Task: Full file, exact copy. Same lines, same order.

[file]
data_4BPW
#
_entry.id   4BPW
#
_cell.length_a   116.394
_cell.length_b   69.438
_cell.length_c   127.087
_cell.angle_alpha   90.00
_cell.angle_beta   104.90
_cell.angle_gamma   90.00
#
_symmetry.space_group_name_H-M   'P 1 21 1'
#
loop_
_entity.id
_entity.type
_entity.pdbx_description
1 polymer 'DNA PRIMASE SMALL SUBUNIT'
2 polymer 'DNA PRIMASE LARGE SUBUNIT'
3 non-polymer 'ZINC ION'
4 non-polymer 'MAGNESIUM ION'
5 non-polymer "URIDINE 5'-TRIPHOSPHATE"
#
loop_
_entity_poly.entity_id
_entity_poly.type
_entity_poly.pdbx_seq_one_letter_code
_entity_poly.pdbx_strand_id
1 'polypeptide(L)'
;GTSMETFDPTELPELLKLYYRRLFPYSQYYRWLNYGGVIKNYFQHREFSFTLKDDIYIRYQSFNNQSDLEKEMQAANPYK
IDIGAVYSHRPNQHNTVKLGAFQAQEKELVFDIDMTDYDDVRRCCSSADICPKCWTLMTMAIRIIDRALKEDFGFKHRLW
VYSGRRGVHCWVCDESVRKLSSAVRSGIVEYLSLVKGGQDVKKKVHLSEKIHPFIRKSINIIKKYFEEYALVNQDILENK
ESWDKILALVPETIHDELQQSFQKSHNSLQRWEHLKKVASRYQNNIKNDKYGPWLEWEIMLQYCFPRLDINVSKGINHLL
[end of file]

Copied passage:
data_4BPW
#
_entry.id   4BPW
#
_cell.length_a   116.394
_cell.length_b   69.438
_cell.length_c   127.087
_cell.angle_alpha   90.00
_cell.angle_beta   104.90
_cell.angle_gamma   90.00
#
_symmetry.space_group_name_H-M   'P 1 21 1'
#
loop_
_entity.id
_entity.type
_entity.pdbx_description
1 polymer 'DNA PRIMASE SMALL SUBUNIT'
2 polymer 'DNA PRIMASE LARGE SUBUNIT'
3 non-polymer 'ZINC ION'
4 non-polymer 'MAGNESIUM ION'
5 non-polymer "URIDINE 5'-TRIPHOSPHATE"
#
loop_
_entity_poly.entity_id
_entity_poly.type
_entity_poly.pdbx_seq_one_letter_code
_entity_poly.pdbx_strand_id
1 'polypeptide(L)'
;GTSMETFDPTELPELLKLYYRRLFPYSQYYRWLNYGGVIKNYFQHREFSFTLKDDIYIRYQSFNNQSDLEKEMQAANPYK
IDIGAVYSHRPNQHNTVKLGAFQAQEKELVFDIDMTDYDDVRRCCSSADICPKCWTLMTMAIRIIDRALKEDFGFKHRLW
VYSGRRGVHCWVCDESVRKLSSAVRSGIVEYLSLVKGGQDVKKKVHLSEKIHPFIRKSINIIKKYFEEYALVNQDILENK
ESWDKILALVPETIHDELQQSFQKSHNSLQRWEHLKKVASRYQNNIKNDKYGPWLEWEIMLQYCFPRLDINVSKGINHLL